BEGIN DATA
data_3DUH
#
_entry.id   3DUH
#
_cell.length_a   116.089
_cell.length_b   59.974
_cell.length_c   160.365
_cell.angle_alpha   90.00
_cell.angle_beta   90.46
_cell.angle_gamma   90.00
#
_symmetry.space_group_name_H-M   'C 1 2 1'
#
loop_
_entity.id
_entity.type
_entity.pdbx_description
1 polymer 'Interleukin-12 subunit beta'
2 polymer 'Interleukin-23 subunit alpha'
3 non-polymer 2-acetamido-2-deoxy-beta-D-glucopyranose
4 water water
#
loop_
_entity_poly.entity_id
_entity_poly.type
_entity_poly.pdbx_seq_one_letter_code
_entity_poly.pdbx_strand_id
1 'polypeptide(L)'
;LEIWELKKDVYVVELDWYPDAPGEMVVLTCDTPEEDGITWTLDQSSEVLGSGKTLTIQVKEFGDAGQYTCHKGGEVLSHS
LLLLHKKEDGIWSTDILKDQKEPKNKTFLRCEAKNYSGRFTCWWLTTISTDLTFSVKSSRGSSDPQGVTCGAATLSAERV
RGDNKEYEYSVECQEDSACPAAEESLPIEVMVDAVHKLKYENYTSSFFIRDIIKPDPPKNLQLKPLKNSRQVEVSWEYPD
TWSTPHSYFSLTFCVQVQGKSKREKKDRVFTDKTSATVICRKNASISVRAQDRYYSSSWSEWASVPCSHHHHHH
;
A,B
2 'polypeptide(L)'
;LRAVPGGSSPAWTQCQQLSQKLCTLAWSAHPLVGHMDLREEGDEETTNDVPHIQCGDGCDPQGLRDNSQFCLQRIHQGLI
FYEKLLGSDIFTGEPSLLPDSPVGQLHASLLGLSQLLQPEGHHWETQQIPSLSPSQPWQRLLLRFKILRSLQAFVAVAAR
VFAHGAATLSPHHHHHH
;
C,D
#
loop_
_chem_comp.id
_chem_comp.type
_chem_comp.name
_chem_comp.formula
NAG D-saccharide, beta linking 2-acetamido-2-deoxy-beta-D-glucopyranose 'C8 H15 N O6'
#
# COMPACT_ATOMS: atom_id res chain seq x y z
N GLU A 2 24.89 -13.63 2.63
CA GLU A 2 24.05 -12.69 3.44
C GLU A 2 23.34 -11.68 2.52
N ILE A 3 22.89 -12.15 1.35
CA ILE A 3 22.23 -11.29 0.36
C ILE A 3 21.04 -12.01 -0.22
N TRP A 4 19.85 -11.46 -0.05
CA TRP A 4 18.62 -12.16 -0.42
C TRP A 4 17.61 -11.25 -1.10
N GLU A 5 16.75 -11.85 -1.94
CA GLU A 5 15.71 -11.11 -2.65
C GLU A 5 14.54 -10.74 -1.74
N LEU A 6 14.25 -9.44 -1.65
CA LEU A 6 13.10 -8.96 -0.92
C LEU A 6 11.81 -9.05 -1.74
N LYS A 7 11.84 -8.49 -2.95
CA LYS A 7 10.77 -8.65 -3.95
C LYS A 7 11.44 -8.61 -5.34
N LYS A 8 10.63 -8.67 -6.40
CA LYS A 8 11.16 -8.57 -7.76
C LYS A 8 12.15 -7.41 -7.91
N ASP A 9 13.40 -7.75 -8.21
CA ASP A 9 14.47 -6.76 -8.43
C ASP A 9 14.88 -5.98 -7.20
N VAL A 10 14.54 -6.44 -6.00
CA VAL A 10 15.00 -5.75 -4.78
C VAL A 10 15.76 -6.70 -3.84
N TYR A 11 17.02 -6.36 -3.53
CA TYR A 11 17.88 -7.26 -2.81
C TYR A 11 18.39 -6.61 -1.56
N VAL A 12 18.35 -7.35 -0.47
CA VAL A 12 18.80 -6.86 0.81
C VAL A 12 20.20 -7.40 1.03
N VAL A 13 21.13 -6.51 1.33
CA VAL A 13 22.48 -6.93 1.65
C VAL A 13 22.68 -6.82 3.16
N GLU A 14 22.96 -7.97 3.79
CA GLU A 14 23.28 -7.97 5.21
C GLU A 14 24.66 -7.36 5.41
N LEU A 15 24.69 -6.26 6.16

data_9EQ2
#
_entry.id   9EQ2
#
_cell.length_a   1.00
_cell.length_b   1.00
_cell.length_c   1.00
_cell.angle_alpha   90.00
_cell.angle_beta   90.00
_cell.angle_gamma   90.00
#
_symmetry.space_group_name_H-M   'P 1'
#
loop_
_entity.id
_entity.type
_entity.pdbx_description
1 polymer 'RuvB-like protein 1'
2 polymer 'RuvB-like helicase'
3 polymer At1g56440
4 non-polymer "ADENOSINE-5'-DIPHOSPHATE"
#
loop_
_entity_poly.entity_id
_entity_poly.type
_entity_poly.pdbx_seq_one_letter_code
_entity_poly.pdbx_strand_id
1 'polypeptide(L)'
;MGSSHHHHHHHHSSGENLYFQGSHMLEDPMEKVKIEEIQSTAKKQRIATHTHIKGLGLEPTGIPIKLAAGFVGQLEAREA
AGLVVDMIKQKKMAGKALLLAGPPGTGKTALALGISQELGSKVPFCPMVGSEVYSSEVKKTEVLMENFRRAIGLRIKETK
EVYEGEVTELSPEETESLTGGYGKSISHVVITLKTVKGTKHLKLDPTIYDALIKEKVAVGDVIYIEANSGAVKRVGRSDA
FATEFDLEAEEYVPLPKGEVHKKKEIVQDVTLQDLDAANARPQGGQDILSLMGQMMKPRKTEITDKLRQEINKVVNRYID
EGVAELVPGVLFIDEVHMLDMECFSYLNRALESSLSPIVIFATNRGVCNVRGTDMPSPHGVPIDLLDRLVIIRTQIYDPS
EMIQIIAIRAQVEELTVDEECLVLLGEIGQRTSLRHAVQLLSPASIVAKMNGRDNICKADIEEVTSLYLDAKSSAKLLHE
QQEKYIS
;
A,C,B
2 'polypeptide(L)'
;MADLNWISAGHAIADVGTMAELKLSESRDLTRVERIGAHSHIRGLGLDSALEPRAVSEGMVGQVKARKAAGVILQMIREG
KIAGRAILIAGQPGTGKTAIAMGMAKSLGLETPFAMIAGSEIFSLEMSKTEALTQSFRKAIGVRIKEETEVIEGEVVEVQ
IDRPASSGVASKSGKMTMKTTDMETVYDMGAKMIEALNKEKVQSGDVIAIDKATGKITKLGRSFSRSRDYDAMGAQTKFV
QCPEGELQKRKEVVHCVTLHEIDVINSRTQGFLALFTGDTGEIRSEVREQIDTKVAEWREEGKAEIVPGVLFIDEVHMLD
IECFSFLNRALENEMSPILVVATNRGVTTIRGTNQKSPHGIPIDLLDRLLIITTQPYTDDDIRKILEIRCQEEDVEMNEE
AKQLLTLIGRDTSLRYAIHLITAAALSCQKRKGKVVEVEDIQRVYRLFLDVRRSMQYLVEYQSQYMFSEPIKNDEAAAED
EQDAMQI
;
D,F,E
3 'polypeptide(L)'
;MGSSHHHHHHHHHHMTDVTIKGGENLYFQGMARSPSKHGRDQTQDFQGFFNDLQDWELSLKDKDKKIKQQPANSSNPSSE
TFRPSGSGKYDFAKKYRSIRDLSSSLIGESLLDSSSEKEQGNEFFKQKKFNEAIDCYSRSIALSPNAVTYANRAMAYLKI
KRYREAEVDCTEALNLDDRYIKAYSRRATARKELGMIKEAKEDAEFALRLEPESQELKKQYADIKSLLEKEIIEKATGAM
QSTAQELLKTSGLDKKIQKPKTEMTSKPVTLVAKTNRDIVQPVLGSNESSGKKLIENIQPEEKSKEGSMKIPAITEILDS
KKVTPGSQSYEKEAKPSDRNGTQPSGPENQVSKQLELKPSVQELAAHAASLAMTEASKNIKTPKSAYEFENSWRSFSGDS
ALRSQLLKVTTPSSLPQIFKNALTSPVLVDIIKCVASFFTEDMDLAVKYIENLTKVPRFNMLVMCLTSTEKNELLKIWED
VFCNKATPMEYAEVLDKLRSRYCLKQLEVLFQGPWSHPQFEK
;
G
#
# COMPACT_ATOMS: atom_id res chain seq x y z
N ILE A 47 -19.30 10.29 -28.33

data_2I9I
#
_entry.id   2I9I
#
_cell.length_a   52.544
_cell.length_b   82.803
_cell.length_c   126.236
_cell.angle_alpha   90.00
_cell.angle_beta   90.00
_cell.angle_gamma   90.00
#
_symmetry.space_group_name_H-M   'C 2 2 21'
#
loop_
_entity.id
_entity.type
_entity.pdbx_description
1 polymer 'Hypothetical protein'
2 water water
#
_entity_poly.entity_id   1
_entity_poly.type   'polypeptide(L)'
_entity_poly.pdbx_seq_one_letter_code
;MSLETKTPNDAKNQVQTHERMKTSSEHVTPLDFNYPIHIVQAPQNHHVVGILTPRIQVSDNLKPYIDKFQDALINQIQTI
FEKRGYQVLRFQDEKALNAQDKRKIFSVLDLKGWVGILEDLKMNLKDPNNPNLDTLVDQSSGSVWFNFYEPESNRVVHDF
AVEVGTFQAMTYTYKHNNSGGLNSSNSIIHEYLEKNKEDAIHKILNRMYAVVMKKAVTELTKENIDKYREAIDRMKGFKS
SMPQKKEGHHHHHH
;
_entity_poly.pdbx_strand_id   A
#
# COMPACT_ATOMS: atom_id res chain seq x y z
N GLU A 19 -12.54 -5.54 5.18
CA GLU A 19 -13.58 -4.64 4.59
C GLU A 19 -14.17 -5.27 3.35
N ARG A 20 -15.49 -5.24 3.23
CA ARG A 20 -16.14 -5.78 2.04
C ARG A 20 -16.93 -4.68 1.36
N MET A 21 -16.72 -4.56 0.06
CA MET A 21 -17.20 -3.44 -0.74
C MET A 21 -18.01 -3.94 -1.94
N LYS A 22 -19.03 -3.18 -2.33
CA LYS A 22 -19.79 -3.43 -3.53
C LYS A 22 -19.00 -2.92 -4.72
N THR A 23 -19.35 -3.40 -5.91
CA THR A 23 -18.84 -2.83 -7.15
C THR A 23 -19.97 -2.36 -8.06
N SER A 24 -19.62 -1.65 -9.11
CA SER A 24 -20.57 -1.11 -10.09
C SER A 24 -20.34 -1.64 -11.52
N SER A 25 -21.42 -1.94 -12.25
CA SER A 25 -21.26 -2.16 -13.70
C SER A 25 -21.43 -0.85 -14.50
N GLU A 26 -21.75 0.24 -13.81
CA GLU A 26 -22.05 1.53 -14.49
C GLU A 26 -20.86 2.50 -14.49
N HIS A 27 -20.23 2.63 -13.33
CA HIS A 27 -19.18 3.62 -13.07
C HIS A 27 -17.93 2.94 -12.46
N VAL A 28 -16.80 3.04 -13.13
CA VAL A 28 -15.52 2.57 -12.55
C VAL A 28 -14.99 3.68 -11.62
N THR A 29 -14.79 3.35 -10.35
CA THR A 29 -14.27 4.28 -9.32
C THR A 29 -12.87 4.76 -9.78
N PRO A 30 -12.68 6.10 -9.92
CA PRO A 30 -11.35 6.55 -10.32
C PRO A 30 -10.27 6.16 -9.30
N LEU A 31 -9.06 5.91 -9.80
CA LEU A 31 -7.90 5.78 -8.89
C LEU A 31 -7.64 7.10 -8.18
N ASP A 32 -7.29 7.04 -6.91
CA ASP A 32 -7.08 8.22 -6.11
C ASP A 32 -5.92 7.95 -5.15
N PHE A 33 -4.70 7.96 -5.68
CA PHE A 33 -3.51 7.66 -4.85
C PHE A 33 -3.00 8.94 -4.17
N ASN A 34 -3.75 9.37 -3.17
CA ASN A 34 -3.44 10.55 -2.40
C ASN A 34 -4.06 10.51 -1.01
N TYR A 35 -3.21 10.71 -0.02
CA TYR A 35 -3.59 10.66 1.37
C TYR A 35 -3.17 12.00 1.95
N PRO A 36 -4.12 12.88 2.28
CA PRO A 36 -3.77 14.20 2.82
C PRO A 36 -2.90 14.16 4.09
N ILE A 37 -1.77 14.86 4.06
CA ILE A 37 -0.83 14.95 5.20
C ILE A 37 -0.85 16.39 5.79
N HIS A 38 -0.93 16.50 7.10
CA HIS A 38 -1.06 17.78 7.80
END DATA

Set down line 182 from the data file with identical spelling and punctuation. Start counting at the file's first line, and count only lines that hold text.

CA GLU A 19 -13.58 -4.64 4.59